If I had not met the red-haired boy whose father (1)
This line might not seem like it has much to do with identity, but it's the beginning of a very long sequence of events that helped shape who our speaker is. It all begins with a red-haired boy.
and if I had written anything else at the top of the examination form where it said college (10-11)
The choices the speaker made a long time ago, in his youth, affect who he is now, even if they didn't seem like a big deal at the time. So, straighten up and fly straight, all you young Shmoopers out there!
I would not have found myself on an iron cot (19)
This is the point in the poem where the speaker starts to think about himself (finally). He's been chatting about all these other people, and now he's taking the opportunity to consider exactly who all of this makes him.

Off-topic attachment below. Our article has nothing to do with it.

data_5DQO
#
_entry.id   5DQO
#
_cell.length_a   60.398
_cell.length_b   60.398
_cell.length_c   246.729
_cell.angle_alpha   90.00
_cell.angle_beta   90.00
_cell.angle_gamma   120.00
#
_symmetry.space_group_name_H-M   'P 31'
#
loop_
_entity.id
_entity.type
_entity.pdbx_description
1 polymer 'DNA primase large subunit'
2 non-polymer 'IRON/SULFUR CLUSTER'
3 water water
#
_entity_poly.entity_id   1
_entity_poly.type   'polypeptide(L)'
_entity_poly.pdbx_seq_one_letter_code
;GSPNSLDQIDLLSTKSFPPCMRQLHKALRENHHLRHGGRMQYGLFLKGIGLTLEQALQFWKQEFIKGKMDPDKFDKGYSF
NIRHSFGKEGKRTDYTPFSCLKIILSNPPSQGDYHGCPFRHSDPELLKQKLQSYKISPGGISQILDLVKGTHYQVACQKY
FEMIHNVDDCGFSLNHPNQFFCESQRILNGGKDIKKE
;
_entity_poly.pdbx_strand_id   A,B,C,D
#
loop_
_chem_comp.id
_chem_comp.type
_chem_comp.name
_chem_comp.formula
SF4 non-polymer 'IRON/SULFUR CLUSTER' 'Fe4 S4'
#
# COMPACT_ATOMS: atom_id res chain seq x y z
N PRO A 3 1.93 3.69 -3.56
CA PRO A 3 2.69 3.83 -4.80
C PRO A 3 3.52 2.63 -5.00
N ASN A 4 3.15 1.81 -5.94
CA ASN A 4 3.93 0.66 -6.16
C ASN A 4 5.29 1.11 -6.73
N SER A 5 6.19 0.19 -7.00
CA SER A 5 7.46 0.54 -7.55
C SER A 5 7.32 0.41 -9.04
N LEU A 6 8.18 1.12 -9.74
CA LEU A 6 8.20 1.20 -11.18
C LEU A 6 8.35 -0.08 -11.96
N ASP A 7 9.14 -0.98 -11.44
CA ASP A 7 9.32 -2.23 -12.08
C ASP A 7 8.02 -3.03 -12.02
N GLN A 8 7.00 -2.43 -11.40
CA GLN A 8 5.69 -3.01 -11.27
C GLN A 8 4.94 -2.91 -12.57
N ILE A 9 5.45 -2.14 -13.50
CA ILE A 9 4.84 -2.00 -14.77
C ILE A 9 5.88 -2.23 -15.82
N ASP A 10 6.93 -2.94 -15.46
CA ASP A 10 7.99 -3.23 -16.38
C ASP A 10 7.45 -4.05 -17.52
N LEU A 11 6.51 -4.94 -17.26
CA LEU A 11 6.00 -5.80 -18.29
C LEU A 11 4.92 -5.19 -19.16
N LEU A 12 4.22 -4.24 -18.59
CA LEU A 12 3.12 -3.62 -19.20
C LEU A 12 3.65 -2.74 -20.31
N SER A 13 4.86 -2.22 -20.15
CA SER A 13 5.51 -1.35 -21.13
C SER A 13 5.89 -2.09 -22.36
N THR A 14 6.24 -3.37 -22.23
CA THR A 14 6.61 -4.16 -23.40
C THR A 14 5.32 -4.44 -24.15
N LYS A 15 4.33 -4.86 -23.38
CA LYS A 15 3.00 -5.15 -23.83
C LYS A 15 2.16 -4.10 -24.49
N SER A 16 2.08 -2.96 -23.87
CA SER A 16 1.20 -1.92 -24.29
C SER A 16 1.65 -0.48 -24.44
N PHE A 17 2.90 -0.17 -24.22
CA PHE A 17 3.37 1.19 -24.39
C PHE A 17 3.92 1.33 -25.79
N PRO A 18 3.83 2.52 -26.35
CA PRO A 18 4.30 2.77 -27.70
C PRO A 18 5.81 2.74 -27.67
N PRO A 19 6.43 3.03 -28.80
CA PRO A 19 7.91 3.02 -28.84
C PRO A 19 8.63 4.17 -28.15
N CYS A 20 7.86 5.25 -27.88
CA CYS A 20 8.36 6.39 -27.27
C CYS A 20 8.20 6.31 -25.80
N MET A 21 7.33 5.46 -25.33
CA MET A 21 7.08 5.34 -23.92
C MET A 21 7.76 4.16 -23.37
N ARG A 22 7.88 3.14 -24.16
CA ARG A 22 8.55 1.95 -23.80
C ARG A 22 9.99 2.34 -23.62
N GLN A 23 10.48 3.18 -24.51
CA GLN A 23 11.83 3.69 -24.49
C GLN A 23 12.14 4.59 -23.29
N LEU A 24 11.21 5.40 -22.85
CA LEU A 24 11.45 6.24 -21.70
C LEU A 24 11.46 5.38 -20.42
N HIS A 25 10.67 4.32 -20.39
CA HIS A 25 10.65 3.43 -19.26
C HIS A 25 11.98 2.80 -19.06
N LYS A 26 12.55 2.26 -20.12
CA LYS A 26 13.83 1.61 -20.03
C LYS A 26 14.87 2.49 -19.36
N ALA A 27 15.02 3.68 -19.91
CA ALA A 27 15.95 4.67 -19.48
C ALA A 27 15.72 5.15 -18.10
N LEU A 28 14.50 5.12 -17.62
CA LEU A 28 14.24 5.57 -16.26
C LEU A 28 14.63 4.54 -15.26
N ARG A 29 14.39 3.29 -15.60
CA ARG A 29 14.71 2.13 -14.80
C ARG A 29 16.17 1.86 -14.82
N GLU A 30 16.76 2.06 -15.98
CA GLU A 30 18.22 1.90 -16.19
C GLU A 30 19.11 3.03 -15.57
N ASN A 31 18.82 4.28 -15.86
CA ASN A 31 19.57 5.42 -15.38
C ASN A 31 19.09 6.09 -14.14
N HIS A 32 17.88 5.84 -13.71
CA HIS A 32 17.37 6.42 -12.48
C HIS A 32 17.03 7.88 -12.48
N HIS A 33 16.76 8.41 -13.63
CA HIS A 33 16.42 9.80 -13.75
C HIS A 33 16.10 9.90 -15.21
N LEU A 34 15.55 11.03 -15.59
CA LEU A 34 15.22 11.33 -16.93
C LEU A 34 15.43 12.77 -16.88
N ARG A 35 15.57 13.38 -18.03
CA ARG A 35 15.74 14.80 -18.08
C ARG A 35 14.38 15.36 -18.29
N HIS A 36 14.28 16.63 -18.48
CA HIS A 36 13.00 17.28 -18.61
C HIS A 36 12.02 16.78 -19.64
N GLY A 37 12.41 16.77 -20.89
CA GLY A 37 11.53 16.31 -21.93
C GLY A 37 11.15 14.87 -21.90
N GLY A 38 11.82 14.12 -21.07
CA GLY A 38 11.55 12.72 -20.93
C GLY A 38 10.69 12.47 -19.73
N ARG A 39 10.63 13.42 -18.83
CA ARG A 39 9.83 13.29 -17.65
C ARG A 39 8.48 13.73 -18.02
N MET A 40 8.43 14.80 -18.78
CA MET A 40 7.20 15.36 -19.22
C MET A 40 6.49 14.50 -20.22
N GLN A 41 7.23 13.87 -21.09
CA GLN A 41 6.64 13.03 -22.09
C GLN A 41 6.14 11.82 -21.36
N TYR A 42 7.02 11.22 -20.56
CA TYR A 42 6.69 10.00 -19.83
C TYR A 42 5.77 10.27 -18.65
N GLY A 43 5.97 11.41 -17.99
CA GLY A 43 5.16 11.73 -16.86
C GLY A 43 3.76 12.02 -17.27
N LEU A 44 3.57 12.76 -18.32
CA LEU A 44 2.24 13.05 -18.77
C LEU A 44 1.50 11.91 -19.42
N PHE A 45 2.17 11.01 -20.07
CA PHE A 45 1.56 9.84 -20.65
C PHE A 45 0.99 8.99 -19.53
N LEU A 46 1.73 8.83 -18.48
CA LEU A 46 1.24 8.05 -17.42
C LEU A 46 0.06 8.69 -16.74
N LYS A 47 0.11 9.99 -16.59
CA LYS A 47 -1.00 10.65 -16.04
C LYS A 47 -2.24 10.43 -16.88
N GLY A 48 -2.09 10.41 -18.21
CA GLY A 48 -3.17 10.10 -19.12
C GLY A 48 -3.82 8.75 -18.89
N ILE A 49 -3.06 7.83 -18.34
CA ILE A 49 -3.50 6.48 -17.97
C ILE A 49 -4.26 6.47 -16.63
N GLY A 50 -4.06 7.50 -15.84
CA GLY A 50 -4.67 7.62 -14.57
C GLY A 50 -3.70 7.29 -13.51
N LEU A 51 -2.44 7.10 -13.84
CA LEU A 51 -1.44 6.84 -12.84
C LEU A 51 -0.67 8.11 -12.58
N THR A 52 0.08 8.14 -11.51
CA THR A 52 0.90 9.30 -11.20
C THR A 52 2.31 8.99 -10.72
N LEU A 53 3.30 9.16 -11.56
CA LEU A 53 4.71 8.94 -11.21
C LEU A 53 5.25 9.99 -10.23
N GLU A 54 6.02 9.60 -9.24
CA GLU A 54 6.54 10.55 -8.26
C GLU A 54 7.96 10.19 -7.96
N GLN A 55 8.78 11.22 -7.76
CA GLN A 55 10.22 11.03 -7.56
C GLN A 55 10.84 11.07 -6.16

with my head by the fireplace of a stone farmhouse that had stood empty since some time before I was born (20-21)
The speaker is considering how the farmhouse relates to his own personal history. Even this building is somehow related to his sense of himself. ("You're so vain, you probably think this farmhouse is about you…")
I would not have travelled so far to lie shivering (22)
The speaker has come from far away to be in this place, and it seems to have cost him his health. Why go through all that trouble? He might have come back to what he considers home to better understand himself.
thinking I knew where I was when I heard them fall (29)
Seems like Merwin could have substituted "where I was" for "who I was." Our speaker does all of this soul-searching during the poem, and by the end he seems to have a better, but still not perfect, sense of who he is. He thinks he knows, but that's a far cry from certainty. That checks out, though. Do we truly, perfectly, 100% know ourselves? Haven't you ever done anything to surprise yourself? Then you'll probably agree with the speaker here.